Many people ask me what acupuncture can treat and the simple and short answer is that it can help any symptom or condition that you might visit the doctor for.  That said an acupuncturist is restricted by the National Institute of clinic excellence (NICE) guidelines (the NHS regulators) as they say there is not enough evidence to support its benefit.  This is always going to be difficult to provide on paper, as the research clinical trials are not designed for eastern medicine, yet we are still able to provide it!  The best evidence is what clients say, but I do recommend understanding a practitioner’s background, are you really receiving acupuncture or dry needling?

Can a GP refer you for acupuncture?

“Acupuncture may be of benefit to you” are the only words I would expect your GP to say or “best ask a degree trained acupuncturist”. The reason for that is that he/she is not qualified to talk to you about acupuncture, the mechanics of it as a healing model is alien to them.  Acupuncture originated in China after all and the only way to develop some understanding, is to study it at least degree level, this will provide basic theory, the rest comes from experience.

GP stands for general practitioner; in highlighting this, I’m not trying to undermine a doctor’s training, I know that study is long and hard.  I also don’t doubt that the reason a doctor chooses to study medicine comes from a desire to help people regain health.  However being a GP means that they have a broad, generalised understanding of western medicine.  A GP is a referral gateway to those who have studied specific systems of the anatomy i.e. cardiology, respiratory, gynaecology, etc. however this does meant that a GP is not qualified to advise on whether acupuncture is for your or not, unless they have studied Chinese medicine at degree level, at the very least.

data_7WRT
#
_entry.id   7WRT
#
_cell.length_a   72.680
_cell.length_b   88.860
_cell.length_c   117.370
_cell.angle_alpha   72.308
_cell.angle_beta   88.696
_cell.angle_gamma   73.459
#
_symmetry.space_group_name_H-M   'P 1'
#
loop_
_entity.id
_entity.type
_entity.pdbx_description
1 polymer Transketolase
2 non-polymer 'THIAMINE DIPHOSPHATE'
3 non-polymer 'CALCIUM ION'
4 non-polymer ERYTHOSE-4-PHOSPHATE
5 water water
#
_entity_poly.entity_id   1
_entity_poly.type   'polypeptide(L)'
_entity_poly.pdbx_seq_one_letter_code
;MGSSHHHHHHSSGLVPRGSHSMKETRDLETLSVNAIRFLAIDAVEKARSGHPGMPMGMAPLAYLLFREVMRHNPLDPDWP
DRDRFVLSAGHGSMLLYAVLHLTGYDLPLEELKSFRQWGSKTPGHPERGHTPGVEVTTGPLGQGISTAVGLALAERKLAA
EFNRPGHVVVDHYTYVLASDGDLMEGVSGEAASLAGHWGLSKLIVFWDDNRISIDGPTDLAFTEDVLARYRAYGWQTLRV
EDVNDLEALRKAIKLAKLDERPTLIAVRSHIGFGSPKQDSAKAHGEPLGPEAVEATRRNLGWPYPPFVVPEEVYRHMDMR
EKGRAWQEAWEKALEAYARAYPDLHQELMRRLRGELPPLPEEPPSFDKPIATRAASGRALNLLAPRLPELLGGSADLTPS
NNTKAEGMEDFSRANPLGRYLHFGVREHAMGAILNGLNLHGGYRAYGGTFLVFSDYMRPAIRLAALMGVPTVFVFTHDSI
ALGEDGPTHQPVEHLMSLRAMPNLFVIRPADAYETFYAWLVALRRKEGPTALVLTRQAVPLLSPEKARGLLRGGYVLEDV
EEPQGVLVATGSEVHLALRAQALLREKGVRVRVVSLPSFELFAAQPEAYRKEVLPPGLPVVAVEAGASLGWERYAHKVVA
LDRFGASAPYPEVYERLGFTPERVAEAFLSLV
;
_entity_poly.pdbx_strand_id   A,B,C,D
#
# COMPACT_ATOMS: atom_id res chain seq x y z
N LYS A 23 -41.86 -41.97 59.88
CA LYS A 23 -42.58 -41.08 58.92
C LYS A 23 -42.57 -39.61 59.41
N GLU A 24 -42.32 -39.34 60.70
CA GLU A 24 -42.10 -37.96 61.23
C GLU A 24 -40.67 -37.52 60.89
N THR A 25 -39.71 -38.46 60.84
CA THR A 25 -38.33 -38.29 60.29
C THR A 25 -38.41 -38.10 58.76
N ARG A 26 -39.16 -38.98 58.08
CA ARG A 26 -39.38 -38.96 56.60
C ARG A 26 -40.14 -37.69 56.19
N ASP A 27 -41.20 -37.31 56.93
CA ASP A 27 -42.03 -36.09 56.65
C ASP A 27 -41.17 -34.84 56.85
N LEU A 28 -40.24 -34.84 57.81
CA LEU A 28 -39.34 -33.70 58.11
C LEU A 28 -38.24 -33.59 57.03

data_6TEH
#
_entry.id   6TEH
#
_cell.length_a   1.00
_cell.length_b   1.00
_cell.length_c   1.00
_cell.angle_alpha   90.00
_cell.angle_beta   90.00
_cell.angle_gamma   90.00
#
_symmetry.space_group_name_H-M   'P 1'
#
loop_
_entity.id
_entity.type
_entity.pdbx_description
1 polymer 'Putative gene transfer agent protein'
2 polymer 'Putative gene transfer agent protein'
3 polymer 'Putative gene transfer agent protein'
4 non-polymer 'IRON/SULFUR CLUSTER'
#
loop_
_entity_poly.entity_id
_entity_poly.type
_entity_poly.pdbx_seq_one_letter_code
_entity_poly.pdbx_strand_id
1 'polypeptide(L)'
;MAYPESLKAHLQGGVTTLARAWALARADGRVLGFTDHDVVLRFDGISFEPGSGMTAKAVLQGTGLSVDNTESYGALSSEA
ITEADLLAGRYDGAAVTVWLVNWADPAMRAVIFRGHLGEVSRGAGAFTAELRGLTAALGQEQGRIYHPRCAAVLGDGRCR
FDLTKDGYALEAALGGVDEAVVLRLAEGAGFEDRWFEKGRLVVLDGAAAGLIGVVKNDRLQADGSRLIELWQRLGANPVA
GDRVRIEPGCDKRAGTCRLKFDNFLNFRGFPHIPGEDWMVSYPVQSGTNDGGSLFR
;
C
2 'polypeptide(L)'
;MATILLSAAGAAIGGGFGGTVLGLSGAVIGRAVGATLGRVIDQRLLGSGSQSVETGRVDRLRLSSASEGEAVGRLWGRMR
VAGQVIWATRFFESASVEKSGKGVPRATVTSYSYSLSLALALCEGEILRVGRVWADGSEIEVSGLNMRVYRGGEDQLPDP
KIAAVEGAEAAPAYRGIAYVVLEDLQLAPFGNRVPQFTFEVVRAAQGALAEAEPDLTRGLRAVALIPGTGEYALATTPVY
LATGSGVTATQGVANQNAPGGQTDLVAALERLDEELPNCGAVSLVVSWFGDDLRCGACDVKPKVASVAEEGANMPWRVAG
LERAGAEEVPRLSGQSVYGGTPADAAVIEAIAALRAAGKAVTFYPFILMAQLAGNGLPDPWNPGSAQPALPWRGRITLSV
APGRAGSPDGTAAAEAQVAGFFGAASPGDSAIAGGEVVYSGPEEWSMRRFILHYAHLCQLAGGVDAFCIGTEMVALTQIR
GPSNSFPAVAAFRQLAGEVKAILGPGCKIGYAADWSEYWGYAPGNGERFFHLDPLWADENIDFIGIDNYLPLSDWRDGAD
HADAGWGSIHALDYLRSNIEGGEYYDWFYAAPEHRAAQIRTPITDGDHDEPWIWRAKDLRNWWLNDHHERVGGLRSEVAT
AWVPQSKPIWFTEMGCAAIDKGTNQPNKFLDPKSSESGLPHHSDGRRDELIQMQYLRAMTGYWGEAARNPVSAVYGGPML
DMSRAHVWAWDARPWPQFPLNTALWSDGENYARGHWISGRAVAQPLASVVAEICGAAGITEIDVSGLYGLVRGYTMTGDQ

So natural health or pills?

I would like to make it clear that I’m not opposed to western medicine, in fact, to the contrary, I think our emergency services, whilst often stretched are second to none as is ancillary care, however I’m not a fan of a ‘pill for every ill’ approach to health and that is because medication often carries so many side effects, often causing the symptom, that an individual would like relief from in the first place.

I see many people in clinic who are on medication and are not recovering their health or are often given more medication to counteract the side effects of the original medicine prescribed.

Pain killers are a prime example.  A pain killer does what it says on the box (if you’re lucky!), the concept is that it interferes with the message being delivered to the brain.

Let’s examine it in more detail….

Pain occurs because there is an issue in the body.  The pain is a message sent to the brain suggesting that something is in need of attention.  A pain killer will cut that message off so that your brain forgets all about it, however the issue will still be present.  My concern is that, whilst the brain has forgotten about the problem, the issue is still present and in the meantime daily business continues and your health could be getting worse without you knowing it!